I’m sure your son will have many opportunities, once we return to normal. That may take another year or so but we’ll get there. Once he’s working, he’ll do really well in life.

The pandemic has changed a lot globally. I hold some people accountable but I know others don’t.

I could use some cheer. Thanks for the thoughts!

I’m glad to hear about your physical improvements. You’ve been through so much, and it is good to see that you’re constantly figuring out more and able to deal with the challenges. It’s terrible anyone has to go through this kind of stuff, but reading about the experiences you’ve shared and how you’re getting through it is inspiring.

I wish I had something more than well-wishes on the professional front for you. I do hope some of those plans you mentioned pan out and you can avoid those tough decisions though. I’m expecting the economic (job) recovery from the current situation to be more of a bounce than a climb.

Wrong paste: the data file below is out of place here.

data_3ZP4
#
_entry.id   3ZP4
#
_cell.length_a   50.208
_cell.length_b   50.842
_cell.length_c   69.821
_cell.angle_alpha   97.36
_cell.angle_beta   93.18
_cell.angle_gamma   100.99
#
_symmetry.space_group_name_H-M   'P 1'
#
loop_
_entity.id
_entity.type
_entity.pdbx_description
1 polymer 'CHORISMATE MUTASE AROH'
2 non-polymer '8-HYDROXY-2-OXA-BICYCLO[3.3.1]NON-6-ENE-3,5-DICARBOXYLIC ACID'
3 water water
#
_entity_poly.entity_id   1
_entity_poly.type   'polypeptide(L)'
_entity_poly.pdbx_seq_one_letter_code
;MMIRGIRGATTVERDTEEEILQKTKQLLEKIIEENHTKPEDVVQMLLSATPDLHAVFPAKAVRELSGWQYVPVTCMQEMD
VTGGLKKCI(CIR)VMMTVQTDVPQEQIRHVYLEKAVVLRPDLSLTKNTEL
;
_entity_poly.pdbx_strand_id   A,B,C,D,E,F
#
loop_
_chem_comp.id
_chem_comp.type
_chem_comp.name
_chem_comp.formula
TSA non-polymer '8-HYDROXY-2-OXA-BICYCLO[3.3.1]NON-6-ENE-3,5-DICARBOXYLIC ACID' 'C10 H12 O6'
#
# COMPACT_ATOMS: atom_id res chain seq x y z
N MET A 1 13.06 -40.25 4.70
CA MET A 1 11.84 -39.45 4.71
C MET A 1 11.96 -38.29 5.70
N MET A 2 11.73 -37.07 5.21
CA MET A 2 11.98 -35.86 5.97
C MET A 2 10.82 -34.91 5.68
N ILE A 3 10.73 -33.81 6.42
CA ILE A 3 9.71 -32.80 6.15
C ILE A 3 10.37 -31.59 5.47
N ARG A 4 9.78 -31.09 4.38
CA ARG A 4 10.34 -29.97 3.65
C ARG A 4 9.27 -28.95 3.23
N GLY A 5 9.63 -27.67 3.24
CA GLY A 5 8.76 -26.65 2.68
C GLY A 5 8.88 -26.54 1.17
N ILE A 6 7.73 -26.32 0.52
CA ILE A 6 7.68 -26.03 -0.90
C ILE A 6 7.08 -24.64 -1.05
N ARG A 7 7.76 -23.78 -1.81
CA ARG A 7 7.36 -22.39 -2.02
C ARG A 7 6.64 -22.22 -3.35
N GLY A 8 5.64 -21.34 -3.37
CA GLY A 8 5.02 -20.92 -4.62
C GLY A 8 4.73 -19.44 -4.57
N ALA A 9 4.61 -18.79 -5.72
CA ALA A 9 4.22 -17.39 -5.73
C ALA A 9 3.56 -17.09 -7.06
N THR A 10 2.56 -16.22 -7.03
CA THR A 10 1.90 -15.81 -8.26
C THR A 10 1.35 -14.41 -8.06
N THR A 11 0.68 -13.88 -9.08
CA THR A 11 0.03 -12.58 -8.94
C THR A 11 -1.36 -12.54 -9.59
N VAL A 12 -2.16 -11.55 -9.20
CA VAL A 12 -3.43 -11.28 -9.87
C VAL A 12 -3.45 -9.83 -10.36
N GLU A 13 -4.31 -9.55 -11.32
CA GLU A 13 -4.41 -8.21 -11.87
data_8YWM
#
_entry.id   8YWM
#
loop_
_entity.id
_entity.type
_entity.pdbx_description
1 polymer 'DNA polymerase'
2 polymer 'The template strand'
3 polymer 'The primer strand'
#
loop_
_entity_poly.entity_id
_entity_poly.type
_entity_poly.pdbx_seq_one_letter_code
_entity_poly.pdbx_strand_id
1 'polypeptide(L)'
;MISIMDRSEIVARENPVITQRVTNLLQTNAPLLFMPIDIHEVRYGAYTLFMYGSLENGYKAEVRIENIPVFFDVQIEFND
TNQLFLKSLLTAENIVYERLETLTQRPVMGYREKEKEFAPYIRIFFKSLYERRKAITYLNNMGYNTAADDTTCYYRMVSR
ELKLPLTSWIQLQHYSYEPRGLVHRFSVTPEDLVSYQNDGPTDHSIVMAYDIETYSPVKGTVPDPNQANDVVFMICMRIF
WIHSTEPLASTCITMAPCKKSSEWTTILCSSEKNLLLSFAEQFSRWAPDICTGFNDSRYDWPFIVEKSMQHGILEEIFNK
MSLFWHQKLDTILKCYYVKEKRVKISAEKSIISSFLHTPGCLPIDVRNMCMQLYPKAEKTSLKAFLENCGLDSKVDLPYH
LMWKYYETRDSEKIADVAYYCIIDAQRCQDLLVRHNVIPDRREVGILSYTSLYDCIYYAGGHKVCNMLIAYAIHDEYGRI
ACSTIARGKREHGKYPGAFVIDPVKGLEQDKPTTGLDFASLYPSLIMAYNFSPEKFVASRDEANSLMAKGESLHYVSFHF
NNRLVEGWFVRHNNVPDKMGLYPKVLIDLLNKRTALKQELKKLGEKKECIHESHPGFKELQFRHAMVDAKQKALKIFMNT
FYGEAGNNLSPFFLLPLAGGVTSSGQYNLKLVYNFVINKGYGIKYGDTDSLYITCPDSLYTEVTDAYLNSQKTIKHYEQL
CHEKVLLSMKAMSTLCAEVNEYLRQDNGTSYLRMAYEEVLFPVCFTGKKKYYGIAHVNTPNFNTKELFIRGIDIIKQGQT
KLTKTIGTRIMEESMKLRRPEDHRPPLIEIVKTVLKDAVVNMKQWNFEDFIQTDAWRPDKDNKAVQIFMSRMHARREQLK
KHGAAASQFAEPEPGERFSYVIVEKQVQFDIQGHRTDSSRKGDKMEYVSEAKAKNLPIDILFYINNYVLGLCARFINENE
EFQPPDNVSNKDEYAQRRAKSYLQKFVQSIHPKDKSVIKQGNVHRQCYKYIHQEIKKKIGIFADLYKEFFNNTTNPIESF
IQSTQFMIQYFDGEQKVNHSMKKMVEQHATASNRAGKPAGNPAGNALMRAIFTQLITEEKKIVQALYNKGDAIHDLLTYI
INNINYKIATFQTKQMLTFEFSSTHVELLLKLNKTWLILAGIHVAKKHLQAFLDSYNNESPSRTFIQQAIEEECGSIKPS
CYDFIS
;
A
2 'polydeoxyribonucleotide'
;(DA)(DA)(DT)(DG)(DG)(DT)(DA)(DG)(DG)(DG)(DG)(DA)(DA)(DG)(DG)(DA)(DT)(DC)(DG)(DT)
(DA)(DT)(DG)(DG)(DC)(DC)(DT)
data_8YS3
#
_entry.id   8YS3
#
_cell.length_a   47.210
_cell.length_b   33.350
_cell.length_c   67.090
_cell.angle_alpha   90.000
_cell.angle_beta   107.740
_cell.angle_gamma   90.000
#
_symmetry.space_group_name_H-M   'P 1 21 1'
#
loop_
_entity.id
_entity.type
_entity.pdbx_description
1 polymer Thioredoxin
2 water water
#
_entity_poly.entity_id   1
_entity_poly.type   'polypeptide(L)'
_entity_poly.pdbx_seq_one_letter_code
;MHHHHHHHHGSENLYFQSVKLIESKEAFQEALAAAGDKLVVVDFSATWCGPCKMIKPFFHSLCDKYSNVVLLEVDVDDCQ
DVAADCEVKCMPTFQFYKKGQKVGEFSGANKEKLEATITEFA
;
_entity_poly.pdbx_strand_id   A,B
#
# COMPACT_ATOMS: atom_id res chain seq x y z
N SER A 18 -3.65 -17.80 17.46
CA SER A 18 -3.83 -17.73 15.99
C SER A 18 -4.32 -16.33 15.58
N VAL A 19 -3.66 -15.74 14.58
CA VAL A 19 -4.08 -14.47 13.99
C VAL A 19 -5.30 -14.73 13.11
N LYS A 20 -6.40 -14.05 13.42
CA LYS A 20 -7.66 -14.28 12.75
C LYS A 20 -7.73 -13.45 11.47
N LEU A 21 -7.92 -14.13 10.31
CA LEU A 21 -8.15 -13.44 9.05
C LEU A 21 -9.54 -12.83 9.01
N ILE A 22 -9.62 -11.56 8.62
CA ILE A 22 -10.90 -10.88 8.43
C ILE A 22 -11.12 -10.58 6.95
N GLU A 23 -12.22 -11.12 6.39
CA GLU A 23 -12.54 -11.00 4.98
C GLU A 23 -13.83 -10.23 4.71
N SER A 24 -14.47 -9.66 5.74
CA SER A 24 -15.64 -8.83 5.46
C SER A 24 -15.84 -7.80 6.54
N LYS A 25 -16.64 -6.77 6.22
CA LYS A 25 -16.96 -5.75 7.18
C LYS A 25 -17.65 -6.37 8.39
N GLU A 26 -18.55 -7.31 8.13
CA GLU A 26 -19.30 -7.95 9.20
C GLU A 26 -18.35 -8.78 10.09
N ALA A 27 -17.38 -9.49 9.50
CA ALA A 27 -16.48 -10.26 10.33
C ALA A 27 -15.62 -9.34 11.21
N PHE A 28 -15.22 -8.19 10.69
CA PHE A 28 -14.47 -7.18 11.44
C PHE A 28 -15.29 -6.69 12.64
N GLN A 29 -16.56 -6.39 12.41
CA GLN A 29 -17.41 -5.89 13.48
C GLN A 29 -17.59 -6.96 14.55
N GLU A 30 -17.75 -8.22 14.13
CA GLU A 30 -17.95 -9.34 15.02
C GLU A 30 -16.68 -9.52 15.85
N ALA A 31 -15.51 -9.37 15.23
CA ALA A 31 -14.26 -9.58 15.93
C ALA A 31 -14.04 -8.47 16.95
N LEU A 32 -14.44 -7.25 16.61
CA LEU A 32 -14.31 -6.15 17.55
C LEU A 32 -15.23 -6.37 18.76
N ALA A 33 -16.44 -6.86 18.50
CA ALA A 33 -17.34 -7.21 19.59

It is a sad thought to have, but add that recovery to the unfortunate human losses we’re having, and experienced engineers will likely be in high demand.

I only see some industries as slow, but for us, the state carbon reduction targets are pressing construction to move forward despite the pandemic. And while industrial consumption is down, household consumption is up. So it is almost a wash.

Yes there are people who are defering payments, but it’s not like the payment will go away (I don’t know why people think that way). So there will be pain coming for some as the bills come due (I’ve seen it before).

So there is some activity, and we just have to trudge through it the best we can.

Hope that is positive enough.